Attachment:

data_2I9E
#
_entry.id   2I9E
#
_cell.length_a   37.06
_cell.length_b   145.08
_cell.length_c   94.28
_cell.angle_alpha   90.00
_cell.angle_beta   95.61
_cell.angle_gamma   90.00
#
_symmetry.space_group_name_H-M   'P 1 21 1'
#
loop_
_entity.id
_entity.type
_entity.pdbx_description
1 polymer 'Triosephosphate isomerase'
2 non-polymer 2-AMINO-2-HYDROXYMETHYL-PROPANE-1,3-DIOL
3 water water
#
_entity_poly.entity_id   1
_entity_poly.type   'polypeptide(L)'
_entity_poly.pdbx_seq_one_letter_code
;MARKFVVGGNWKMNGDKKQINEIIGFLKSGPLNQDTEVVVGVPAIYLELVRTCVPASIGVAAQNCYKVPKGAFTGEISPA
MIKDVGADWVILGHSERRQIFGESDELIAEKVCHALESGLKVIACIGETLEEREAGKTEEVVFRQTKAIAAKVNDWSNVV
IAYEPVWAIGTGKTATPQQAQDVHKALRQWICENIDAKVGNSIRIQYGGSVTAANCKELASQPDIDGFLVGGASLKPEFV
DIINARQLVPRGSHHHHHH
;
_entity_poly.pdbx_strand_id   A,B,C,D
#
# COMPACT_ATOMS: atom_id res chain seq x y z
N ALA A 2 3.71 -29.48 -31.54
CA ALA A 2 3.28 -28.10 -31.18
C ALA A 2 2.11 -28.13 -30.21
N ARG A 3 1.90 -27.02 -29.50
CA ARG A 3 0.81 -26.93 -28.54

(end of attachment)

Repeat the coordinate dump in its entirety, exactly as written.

data_2I9E
#
_entry.id   2I9E
#
_cell.length_a   37.06
_cell.length_b   145.08
_cell.length_c   94.28
_cell.angle_alpha   90.00
_cell.angle_beta   95.61
_cell.angle_gamma   90.00
#
_symmetry.space_group_name_H-M   'P 1 21 1'
#
loop_
_entity.id
_entity.type
_entity.pdbx_description
1 polymer 'Triosephosphate isomerase'
2 non-polymer 2-AMINO-2-HYDROXYMETHYL-PROPANE-1,3-DIOL
3 water water
#
_entity_poly.entity_id   1
_entity_poly.type   'polypeptide(L)'
_entity_poly.pdbx_seq_one_letter_code
;MARKFVVGGNWKMNGDKKQINEIIGFLKSGPLNQDTEVVVGVPAIYLELVRTCVPASIGVAAQNCYKVPKGAFTGEISPA
MIKDVGADWVILGHSERRQIFGESDELIAEKVCHALESGLKVIACIGETLEEREAGKTEEVVFRQTKAIAAKVNDWSNVV
IAYEPVWAIGTGKTATPQQAQDVHKALRQWICENIDAKVGNSIRIQYGGSVTAANCKELASQPDIDGFLVGGASLKPEFV
DIINARQLVPRGSHHHHHH
;
_entity_poly.pdbx_strand_id   A,B,C,D
#
# COMPACT_ATOMS: atom_id res chain seq x y z
N ALA A 2 3.71 -29.48 -31.54
CA ALA A 2 3.28 -28.10 -31.18
C ALA A 2 2.11 -28.13 -30.21
N ARG A 3 1.90 -27.02 -29.50
CA ARG A 3 0.81 -26.93 -28.54